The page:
It’s a frightening comparison from the company that got a lot of backlash at the end of 2017 when two of their games, namely Need For Speed: Payback and Star Wars: Battlefront II had loot boxes in such a way that the games effectively were pay-to-win, as people with a ton of cash could skip the progression by opening their wallets.
Kerry Hopkins, Electronic Arts‘ vice president of legal and government affairs, was called to a hearing in front of a committee of United Kingdom’s MPs, and she had to talk about video games causing addiction. Last year, a group of scientists in New York found a strong link between loot boxes and gambling. However, Kerry said that the loot boxes are quite „ethical and fun”, comparing them to LOL Surprise, Kinder Eggs, or Hatchimals. „We do think the way that we have implemented these kinds of mechanics – and Fifa of course is our big one, our Fifa Ultimate Team and our packs – is actually quite ethical and quite fun, quite enjoyable to people,” she said.
Ryan Brown, a journalist, disagrees: „When you speak to any gamer, even gamers who do buy those games and do buy into those loot boxes, none of them are happy with it. They don’t deem it as being fun, they wish it wasn’t there. You open a Kinder Egg and you expect a toy – and you get a toy. With a loot box, you’re hoping for something special. It is a lot more than just a throwaway toy. It’s something people aspire to have,” he told Radio 1 Newsbeat. He thinks loot boxes are toxic in games, and he named Electronic Arts and two of their franchises, namely FIFA and Star Wars: Battlefront, the worst offenders.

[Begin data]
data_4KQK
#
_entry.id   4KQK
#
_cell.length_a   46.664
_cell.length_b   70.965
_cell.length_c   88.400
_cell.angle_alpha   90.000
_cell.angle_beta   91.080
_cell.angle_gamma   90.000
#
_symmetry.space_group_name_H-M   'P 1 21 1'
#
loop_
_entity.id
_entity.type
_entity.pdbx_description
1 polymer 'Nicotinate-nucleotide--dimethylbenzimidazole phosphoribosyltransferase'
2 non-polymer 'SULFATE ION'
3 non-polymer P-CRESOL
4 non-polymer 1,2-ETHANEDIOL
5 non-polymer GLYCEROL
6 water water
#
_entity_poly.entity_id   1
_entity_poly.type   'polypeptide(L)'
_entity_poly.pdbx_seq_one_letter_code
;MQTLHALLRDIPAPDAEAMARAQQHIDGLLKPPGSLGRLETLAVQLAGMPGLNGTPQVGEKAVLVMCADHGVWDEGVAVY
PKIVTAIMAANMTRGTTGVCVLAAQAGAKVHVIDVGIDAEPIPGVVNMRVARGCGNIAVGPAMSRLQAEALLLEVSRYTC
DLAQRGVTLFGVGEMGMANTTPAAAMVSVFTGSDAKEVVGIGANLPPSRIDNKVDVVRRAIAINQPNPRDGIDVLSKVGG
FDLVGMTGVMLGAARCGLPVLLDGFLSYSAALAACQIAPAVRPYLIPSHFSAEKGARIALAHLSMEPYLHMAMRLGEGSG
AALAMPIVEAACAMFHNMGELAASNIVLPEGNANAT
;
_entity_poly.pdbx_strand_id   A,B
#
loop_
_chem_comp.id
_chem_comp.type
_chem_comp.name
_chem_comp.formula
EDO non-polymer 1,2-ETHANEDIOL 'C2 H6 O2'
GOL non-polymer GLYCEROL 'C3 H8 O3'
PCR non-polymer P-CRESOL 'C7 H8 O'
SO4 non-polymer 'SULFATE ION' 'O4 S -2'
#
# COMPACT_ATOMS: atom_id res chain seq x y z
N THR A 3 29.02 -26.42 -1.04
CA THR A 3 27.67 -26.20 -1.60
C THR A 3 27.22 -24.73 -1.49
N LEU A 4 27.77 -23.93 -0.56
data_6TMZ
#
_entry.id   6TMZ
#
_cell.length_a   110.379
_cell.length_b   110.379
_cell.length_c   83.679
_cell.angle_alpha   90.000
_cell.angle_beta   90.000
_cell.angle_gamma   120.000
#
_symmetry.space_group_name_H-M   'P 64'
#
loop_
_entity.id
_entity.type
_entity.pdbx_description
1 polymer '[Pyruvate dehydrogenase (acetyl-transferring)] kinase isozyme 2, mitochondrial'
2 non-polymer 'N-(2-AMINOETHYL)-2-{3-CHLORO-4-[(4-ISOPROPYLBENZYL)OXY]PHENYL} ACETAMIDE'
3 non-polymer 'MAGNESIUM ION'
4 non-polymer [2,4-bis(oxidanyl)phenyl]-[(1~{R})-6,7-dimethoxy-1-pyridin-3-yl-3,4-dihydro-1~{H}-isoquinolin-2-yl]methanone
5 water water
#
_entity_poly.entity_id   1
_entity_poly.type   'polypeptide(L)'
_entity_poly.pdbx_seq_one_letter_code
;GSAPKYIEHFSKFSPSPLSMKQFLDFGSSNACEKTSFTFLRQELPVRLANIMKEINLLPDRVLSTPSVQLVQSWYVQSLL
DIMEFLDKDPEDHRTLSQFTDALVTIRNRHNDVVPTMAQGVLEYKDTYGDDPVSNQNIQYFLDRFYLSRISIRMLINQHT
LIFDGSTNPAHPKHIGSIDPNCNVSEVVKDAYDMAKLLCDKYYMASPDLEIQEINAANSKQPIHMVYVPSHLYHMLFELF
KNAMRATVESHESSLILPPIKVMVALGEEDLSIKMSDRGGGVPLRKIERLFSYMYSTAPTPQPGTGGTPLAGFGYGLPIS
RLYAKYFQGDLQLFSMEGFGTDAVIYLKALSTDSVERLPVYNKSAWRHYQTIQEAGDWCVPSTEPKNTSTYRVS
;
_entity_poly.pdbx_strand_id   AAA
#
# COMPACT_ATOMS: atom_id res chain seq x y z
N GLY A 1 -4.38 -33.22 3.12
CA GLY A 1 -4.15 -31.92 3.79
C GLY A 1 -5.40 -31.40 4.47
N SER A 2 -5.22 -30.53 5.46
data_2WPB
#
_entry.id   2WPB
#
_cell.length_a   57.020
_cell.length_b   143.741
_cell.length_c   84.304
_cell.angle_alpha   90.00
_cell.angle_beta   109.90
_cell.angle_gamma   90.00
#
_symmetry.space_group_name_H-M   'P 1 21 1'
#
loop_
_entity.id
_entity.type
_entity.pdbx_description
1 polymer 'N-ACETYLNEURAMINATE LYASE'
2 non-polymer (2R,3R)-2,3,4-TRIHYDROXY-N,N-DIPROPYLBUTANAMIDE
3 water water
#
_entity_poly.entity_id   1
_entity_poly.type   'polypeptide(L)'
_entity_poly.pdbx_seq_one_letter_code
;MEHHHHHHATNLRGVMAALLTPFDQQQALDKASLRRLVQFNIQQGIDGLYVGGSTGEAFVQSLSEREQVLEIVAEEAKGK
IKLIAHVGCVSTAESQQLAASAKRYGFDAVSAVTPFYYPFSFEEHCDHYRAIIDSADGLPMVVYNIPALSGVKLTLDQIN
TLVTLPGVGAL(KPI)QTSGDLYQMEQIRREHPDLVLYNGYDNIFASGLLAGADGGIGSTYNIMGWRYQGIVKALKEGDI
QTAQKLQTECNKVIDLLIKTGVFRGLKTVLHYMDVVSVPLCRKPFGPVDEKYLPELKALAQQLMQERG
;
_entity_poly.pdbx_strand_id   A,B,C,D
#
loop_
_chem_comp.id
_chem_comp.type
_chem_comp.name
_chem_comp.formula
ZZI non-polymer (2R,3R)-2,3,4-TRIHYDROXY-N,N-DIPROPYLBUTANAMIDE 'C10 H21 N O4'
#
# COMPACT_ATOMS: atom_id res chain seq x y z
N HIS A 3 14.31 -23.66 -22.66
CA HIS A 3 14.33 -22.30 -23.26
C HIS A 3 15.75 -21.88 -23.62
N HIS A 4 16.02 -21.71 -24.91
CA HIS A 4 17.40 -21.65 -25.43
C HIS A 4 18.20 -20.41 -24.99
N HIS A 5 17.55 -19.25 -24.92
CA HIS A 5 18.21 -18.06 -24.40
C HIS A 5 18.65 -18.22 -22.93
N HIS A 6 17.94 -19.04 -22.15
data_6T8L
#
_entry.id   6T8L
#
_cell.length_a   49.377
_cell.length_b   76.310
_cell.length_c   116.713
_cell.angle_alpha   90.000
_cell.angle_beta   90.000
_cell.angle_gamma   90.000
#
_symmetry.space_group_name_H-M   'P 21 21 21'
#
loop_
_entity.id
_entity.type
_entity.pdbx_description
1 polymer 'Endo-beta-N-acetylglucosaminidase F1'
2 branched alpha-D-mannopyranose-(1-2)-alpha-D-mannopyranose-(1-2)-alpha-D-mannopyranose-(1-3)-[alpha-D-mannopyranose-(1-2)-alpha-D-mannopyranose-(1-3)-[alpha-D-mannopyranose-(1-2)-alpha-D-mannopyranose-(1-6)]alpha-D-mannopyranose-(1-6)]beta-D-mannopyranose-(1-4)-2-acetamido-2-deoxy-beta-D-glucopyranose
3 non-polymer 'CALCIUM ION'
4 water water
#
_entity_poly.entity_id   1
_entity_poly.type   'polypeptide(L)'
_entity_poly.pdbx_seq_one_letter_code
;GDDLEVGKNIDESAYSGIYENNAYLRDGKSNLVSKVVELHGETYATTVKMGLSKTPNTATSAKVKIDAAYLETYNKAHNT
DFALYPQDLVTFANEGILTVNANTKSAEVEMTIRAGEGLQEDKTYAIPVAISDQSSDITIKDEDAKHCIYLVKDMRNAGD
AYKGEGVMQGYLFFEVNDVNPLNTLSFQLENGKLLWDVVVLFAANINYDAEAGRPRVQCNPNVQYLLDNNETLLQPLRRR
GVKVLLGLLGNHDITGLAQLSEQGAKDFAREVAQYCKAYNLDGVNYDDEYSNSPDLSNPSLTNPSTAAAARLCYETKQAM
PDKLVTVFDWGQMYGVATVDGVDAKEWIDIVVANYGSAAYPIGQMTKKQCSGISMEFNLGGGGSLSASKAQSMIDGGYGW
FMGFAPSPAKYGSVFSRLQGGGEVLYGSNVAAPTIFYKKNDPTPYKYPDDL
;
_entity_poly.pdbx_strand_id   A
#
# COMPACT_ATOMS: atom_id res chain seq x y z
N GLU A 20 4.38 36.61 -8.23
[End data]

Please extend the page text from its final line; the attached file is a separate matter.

„They pretty much locked entire characters behind loot boxes, very popular characters and ones they used in their marketing,” Ryan added about Star Wars: Battlefront II. Still, the loot boxes aren’t considered gambling in the United Kingdom (but in last April, Belgium banned them, and on the Google Play Store, the loot box items’ odds have to be shown, and China requires this on all platforms since 2017). „We do agree with the UK gambling commission, the Australian gambling commission, and many other gambling commissions that they aren’t gambling, and we also disagree that there’s evidence that shows it leads to gambling. Instead we think it’s like many other products that people enjoy in a healthy way, and like the element of surprise,” Kerry Hopkins says.
„Sometimes the odds will be something like 0.001% and it’s important people realise how attainable each item is. I don’t think there’s any need for them in the industry, there are tonnes of other, more well-received monetisation methods. Video games are capable of making enough money without loot boxes. I don’t see them as justifiable in any way,” Brown added.
Loot boxes are indeed not that welcome amongst gamers, especially if they are baked into a game’s progression.